It is a subtle, but important distinction. I approve the desire to think God’s thoughts after Him. I fear though that I am sometimes tempted to approve God’s thoughts only when they agree with mine. A few weeks ago during a Question and Answer time at Ligonier’s annual conference I honestly answered a question as to my views on the age of the earth. I’m a young earth guy. Have been for twenty years. Though there were other young earth guys on the panel, and all the gentlemen on the panel are in my judgment fine, godly men, I found myself humbled by the enthusiastic support of the young earthers in the crowd, as if I had taken some sort of odd, bold and prophetic stand.
Despite my respect for those with whom I disagree on this issue, it is difficult not to fear that those on the other side weigh the Bible too lightly, and what they are hearing in His revelation through His creation too heavily. I know they don’t intend that. They may not even be guilty. But I am at least guilty of finding it less than easy to maintain toward them a presumption of their innocence.
What troubles me more, however, is when my comrades within the young earth camp (and please let’s all remember that these “camps” are all together within the walls of the kingdom) make the same kind of mistake. I fear that too many of us embrace young earth creationism not because of the dependability of the Bible, but because of the fine scientific work of those in the young earth camp.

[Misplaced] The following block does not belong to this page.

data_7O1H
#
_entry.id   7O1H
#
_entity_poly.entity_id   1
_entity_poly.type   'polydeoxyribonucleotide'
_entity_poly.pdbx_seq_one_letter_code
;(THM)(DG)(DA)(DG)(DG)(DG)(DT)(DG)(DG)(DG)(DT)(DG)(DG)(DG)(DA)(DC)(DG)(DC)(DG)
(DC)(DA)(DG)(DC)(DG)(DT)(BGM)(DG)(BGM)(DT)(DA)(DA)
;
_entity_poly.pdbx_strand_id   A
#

I’ve seen and been blessed by the work of several “creation” ministries. Insofar as they are about the business of thinking God’s thoughts after Him, all I have is praise. Indeed I suspect my concerns reflect not those who produce pro-young earth teaching, but those who receive such teaching. If a stunning slide show about Mount Saint Helens persuades you that the Bible is true, that’s a problem. If a compelling video about the Great Flood convinces you there was a Great Flood, that’s a problem. The problem is your ultimate allegiance is to stunning slide shows and compelling videos.
Of course because the Bible is true we should expect His revelation in creation to match right up. Because there was a world-wide flood we should expect to find evidence of a world-wide flood. But we should not conclude that there was a world wide flood because our studies affirm such. Instead we’re supposed to believe the Bible.
Now it may well be that we young earthers are the geo-centrists of our day. It may well be that the best, most faithful understanding of Genesis is a Framework view, or some other view that requires an old earth. In short, I could be wrong. Geology, however, biology, astro-physics will not be how I come to know I am wrong. It would take the Bible to do that.
God is true wherever He speaks, whether in His Word or His world. Both natural and special revelation are inerrant and infallible. Only one of them, however, is clear, forthright, straightforward. Before we wrestle over this vexing issue, may we all learn to agree with two things. First, whatever the Bible teaches, that is what we are going to believe. And second, we are going to believe it because the Bible teaches it.